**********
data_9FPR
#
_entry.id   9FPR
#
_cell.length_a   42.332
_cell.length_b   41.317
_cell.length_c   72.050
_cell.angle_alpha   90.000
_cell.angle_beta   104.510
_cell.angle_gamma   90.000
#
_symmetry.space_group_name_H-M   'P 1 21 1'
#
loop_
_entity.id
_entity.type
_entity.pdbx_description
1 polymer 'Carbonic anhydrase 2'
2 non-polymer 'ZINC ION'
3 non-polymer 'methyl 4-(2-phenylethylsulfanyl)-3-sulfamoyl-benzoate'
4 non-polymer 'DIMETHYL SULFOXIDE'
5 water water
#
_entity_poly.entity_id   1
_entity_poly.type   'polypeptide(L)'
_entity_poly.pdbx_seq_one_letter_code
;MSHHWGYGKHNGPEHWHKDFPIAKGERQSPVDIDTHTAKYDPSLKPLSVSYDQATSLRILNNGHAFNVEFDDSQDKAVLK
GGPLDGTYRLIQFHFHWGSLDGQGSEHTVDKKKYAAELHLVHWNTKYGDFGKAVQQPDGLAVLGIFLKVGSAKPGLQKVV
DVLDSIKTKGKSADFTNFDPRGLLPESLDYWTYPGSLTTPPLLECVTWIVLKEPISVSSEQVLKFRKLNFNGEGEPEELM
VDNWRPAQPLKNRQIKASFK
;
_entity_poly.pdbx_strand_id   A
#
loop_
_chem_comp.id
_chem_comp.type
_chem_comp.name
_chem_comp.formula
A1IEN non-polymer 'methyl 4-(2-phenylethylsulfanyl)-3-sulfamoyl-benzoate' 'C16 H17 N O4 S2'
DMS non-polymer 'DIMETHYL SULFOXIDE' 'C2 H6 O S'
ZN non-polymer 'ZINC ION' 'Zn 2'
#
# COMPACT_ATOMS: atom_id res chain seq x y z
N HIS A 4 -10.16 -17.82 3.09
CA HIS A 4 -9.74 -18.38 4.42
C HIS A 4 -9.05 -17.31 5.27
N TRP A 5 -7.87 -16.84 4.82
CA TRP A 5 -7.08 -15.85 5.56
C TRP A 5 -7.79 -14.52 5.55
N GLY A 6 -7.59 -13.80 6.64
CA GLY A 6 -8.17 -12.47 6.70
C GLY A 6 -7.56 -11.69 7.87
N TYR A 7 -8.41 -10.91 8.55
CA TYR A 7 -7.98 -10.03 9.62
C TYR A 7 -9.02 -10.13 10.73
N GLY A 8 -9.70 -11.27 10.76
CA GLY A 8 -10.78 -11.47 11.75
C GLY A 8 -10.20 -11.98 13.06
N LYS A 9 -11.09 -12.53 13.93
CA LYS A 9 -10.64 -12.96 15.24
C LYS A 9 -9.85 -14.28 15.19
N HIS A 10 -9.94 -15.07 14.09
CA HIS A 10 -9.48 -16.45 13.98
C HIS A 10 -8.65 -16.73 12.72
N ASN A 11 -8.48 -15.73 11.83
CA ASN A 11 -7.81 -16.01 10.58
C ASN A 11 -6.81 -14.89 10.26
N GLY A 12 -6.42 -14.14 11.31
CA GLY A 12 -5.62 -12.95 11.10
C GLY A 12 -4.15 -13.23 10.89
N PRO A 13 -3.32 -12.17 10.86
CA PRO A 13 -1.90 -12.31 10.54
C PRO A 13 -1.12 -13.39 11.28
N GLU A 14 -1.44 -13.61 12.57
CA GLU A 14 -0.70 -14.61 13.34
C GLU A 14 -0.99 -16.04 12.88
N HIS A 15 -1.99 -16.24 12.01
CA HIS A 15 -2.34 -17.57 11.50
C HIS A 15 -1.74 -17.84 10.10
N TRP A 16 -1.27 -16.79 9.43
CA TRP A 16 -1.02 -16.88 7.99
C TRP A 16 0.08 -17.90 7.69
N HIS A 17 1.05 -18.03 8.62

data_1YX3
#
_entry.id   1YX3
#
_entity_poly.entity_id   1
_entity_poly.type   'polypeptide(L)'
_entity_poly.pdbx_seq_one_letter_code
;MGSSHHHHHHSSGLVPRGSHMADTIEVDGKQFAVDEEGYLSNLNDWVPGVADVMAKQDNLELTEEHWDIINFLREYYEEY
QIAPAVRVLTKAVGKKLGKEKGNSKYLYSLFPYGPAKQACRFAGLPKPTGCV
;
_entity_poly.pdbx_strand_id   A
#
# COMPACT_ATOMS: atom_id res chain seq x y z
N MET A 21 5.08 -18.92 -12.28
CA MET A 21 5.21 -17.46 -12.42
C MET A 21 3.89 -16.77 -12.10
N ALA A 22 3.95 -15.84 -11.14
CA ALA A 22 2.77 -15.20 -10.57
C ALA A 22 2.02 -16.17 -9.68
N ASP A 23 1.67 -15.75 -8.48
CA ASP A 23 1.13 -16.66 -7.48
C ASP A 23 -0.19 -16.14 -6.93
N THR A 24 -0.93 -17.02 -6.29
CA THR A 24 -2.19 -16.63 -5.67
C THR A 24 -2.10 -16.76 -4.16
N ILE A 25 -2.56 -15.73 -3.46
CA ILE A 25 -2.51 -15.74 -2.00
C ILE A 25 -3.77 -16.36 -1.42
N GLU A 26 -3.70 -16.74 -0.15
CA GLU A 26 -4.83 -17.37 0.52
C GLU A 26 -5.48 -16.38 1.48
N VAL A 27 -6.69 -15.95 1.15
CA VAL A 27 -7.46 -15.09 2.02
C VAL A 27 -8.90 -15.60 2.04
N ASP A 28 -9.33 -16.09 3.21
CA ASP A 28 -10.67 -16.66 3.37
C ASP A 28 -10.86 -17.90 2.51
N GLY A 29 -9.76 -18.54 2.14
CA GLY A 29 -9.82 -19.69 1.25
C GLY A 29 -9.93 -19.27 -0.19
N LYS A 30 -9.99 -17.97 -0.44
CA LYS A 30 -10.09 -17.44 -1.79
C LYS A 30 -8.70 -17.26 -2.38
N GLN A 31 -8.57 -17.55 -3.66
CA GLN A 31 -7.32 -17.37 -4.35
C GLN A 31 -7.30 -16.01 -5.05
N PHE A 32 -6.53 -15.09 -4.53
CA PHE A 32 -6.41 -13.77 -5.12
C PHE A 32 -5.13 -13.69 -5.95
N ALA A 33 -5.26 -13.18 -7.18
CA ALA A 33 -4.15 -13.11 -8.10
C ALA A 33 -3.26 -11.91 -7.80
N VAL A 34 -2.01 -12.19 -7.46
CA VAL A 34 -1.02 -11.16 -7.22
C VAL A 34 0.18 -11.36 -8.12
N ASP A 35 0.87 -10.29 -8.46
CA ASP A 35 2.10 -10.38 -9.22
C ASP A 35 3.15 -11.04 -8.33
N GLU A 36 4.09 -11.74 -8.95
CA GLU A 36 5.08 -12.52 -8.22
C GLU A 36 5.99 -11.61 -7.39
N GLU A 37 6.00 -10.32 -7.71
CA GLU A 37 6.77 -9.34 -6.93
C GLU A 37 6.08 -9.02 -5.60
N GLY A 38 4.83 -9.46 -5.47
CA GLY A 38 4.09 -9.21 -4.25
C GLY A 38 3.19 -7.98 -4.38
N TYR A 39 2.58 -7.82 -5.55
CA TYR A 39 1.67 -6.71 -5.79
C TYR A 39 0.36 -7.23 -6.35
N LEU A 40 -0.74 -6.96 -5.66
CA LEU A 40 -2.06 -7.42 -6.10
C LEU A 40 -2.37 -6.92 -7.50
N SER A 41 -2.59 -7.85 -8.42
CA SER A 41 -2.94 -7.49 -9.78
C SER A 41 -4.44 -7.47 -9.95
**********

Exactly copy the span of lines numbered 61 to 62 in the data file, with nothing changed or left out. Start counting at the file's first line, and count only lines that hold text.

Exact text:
C LYS A 9 -9.85 -14.28 15.19
N HIS A 10 -9.94 -15.07 14.09